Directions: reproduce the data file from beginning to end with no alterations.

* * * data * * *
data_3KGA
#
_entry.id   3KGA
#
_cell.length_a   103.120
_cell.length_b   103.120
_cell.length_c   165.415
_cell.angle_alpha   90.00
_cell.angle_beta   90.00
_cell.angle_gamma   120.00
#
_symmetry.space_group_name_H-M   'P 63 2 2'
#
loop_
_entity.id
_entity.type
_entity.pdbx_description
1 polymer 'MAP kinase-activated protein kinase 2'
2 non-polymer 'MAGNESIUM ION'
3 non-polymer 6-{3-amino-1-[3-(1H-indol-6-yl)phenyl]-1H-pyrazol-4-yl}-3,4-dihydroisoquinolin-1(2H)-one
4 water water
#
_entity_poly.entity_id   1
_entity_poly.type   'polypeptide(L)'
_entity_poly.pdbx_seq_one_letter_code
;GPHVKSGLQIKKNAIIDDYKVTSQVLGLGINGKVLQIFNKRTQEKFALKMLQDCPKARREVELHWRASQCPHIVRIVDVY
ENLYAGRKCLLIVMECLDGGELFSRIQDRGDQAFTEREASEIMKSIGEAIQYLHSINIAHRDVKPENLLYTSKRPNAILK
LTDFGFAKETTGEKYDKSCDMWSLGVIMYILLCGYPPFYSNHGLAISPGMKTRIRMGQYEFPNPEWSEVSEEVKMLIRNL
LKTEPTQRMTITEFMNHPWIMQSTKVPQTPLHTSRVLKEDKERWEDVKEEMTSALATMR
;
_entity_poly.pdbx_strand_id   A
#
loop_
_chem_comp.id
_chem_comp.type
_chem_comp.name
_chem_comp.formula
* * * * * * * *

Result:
data_3KGA
#
_entry.id   3KGA
#
_cell.length_a   103.120
_cell.length_b   103.120
_cell.length_c   165.415
_cell.angle_alpha   90.00
_cell.angle_beta   90.00
_cell.angle_gamma   120.00
#
_symmetry.space_group_name_H-M   'P 63 2 2'
#
loop_
_entity.id
_entity.type
_entity.pdbx_description
1 polymer 'MAP kinase-activated protein kinase 2'
2 non-polymer 'MAGNESIUM ION'
3 non-polymer 6-{3-amino-1-[3-(1H-indol-6-yl)phenyl]-1H-pyrazol-4-yl}-3,4-dihydroisoquinolin-1(2H)-one
4 water water
#
_entity_poly.entity_id   1
_entity_poly.type   'polypeptide(L)'
_entity_poly.pdbx_seq_one_letter_code
;GPHVKSGLQIKKNAIIDDYKVTSQVLGLGINGKVLQIFNKRTQEKFALKMLQDCPKARREVELHWRASQCPHIVRIVDVY
ENLYAGRKCLLIVMECLDGGELFSRIQDRGDQAFTEREASEIMKSIGEAIQYLHSINIAHRDVKPENLLYTSKRPNAILK
LTDFGFAKETTGEKYDKSCDMWSLGVIMYILLCGYPPFYSNHGLAISPGMKTRIRMGQYEFPNPEWSEVSEEVKMLIRNL
LKTEPTQRMTITEFMNHPWIMQSTKVPQTPLHTSRVLKEDKERWEDVKEEMTSALATMR
;
_entity_poly.pdbx_strand_id   A
#
loop_
_chem_comp.id
_chem_comp.type
_chem_comp.name
_chem_comp.formula